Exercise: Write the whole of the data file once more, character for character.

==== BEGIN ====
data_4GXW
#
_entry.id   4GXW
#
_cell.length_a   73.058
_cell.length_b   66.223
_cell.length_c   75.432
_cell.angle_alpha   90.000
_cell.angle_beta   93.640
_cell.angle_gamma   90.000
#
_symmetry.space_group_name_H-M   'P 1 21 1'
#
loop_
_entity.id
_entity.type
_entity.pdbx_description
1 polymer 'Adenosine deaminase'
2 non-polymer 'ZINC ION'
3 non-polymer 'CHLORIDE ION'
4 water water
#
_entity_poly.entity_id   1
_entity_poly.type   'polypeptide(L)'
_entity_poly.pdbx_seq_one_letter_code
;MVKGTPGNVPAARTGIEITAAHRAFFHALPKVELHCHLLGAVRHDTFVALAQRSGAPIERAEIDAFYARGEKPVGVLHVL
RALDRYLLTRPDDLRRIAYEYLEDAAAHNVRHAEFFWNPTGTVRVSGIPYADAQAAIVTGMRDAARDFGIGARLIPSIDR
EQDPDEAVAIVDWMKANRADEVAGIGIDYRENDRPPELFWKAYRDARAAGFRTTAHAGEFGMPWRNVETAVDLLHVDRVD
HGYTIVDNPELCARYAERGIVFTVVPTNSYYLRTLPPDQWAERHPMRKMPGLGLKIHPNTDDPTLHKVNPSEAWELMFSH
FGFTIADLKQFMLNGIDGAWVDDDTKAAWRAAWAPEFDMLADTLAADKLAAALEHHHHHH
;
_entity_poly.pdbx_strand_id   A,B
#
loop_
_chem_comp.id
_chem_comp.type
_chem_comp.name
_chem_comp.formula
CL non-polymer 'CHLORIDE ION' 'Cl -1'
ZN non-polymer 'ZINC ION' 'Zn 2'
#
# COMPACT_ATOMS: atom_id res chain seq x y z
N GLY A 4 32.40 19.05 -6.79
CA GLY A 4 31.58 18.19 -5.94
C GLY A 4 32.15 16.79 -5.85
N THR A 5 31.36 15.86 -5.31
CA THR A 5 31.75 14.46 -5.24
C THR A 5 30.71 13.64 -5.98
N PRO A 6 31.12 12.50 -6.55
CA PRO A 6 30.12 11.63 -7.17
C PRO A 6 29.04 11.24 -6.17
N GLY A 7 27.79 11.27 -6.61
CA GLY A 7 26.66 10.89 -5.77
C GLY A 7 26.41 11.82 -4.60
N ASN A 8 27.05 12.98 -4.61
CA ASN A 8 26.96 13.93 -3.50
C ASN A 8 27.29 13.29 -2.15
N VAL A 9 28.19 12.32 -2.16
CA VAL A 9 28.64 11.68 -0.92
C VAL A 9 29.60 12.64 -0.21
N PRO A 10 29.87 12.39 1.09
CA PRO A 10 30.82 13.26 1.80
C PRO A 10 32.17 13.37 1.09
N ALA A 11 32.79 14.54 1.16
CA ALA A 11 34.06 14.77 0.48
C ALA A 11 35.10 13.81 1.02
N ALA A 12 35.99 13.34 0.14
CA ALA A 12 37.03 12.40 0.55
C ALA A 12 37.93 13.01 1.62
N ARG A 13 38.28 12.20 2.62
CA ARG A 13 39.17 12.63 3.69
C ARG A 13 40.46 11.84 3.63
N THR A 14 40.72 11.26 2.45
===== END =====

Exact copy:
data_4GXW
#
_entry.id   4GXW
#
_cell.length_a   73.058
_cell.length_b   66.223
_cell.length_c   75.432
_cell.angle_alpha   90.000
_cell.angle_beta   93.640
_cell.angle_gamma   90.000
#
_symmetry.space_group_name_H-M   'P 1 21 1'
#
loop_
_entity.id
_entity.type
_entity.pdbx_description
1 polymer 'Adenosine deaminase'
2 non-polymer 'ZINC ION'
3 non-polymer 'CHLORIDE ION'
4 water water
#
_entity_poly.entity_id   1
_entity_poly.type   'polypeptide(L)'
_entity_poly.pdbx_seq_one_letter_code
;MVKGTPGNVPAARTGIEITAAHRAFFHALPKVELHCHLLGAVRHDTFVALAQRSGAPIERAEIDAFYARGEKPVGVLHVL
RALDRYLLTRPDDLRRIAYEYLEDAAAHNVRHAEFFWNPTGTVRVSGIPYADAQAAIVTGMRDAARDFGIGARLIPSIDR
EQDPDEAVAIVDWMKANRADEVAGIGIDYRENDRPPELFWKAYRDARAAGFRTTAHAGEFGMPWRNVETAVDLLHVDRVD
HGYTIVDNPELCARYAERGIVFTVVPTNSYYLRTLPPDQWAERHPMRKMPGLGLKIHPNTDDPTLHKVNPSEAWELMFSH
FGFTIADLKQFMLNGIDGAWVDDDTKAAWRAAWAPEFDMLADTLAADKLAAALEHHHHHH
;
_entity_poly.pdbx_strand_id   A,B
#
loop_
_chem_comp.id
_chem_comp.type
_chem_comp.name
_chem_comp.formula
CL non-polymer 'CHLORIDE ION' 'Cl -1'
ZN non-polymer 'ZINC ION' 'Zn 2'
#
# COMPACT_ATOMS: atom_id res chain seq x y z
N GLY A 4 32.40 19.05 -6.79
CA GLY A 4 31.58 18.19 -5.94
C GLY A 4 32.15 16.79 -5.85
N THR A 5 31.36 15.86 -5.31
CA THR A 5 31.75 14.46 -5.24
C THR A 5 30.71 13.64 -5.98
N PRO A 6 31.12 12.50 -6.55
CA PRO A 6 30.12 11.63 -7.17
C PRO A 6 29.04 11.24 -6.17
N GLY A 7 27.79 11.27 -6.61
CA GLY A 7 26.66 10.89 -5.77
C GLY A 7 26.41 11.82 -4.60
N ASN A 8 27.05 12.98 -4.61
CA ASN A 8 26.96 13.93 -3.50
C ASN A 8 27.29 13.29 -2.15
N VAL A 9 28.19 12.32 -2.16
CA VAL A 9 28.64 11.68 -0.92
C VAL A 9 29.60 12.64 -0.21
N PRO A 10 29.87 12.39 1.09
CA PRO A 10 30.82 13.26 1.80
C PRO A 10 32.17 13.37 1.09
N ALA A 11 32.79 14.54 1.16
CA ALA A 11 34.06 14.77 0.48
C ALA A 11 35.10 13.81 1.02
N ALA A 12 35.99 13.34 0.14
CA ALA A 12 37.03 12.40 0.55
C ALA A 12 37.93 13.01 1.62
N ARG A 13 38.28 12.20 2.62
CA ARG A 13 39.17 12.63 3.69
C ARG A 13 40.46 11.84 3.63
N THR A 14 40.72 11.26 2.45